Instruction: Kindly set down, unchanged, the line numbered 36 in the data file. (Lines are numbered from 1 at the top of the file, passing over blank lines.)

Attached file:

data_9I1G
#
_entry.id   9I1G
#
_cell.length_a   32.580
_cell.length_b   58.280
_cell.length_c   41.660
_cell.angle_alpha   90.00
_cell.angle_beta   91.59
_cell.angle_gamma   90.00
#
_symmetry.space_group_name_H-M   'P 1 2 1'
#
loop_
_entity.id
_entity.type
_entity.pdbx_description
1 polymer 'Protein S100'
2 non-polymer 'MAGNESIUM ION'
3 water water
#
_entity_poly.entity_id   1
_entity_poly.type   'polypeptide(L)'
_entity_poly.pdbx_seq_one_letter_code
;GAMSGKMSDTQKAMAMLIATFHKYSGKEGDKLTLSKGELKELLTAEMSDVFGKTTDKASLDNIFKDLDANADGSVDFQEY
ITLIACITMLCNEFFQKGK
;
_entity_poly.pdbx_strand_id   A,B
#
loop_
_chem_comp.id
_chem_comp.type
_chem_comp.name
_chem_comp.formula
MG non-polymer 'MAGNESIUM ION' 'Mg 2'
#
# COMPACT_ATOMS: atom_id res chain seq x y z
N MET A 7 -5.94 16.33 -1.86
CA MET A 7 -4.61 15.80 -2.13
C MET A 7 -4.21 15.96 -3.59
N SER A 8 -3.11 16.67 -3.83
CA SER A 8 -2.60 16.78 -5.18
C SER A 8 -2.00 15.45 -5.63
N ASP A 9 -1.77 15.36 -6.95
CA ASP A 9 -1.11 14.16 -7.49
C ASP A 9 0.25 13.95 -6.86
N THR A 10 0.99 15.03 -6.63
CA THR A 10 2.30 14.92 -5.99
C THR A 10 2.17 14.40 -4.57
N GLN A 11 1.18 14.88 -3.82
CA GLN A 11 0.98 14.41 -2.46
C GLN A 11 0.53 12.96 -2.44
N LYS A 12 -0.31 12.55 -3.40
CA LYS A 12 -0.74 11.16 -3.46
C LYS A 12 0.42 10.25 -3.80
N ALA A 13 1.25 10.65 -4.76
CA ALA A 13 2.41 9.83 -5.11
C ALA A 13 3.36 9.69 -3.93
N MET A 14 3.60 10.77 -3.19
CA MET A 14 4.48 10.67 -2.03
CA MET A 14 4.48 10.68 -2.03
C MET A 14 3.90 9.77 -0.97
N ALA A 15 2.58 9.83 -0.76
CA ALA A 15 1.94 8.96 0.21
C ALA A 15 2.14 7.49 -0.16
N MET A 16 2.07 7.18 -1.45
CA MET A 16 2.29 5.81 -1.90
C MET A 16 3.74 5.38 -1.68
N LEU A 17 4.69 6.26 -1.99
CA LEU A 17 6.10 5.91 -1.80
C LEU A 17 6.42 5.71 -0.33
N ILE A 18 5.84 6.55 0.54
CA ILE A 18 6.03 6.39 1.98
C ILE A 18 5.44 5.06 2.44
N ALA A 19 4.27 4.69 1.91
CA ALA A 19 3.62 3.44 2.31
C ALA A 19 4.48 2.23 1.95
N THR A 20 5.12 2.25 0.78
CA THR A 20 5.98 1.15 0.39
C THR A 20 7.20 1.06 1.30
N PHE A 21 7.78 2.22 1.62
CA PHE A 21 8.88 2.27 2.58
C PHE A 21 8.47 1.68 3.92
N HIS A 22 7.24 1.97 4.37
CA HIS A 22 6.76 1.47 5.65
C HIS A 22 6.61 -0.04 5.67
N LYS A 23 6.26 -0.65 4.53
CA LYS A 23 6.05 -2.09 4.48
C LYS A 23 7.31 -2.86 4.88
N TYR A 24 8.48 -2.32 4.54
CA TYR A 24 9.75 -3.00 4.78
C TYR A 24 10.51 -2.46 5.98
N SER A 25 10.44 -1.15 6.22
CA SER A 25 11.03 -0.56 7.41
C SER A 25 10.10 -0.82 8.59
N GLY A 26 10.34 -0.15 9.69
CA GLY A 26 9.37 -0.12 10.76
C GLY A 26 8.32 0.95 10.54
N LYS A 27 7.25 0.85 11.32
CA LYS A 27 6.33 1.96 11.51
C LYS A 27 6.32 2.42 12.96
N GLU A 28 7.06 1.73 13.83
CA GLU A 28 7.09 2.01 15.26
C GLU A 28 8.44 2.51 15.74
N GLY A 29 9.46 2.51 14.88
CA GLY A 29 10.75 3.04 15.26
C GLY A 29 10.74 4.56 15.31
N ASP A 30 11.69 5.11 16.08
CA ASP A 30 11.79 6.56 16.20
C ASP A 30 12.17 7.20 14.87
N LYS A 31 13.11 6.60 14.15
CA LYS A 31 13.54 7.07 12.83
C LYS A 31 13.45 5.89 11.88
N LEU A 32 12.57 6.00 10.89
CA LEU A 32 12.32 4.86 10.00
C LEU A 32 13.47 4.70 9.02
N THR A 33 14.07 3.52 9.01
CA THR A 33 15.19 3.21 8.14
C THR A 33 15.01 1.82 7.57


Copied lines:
#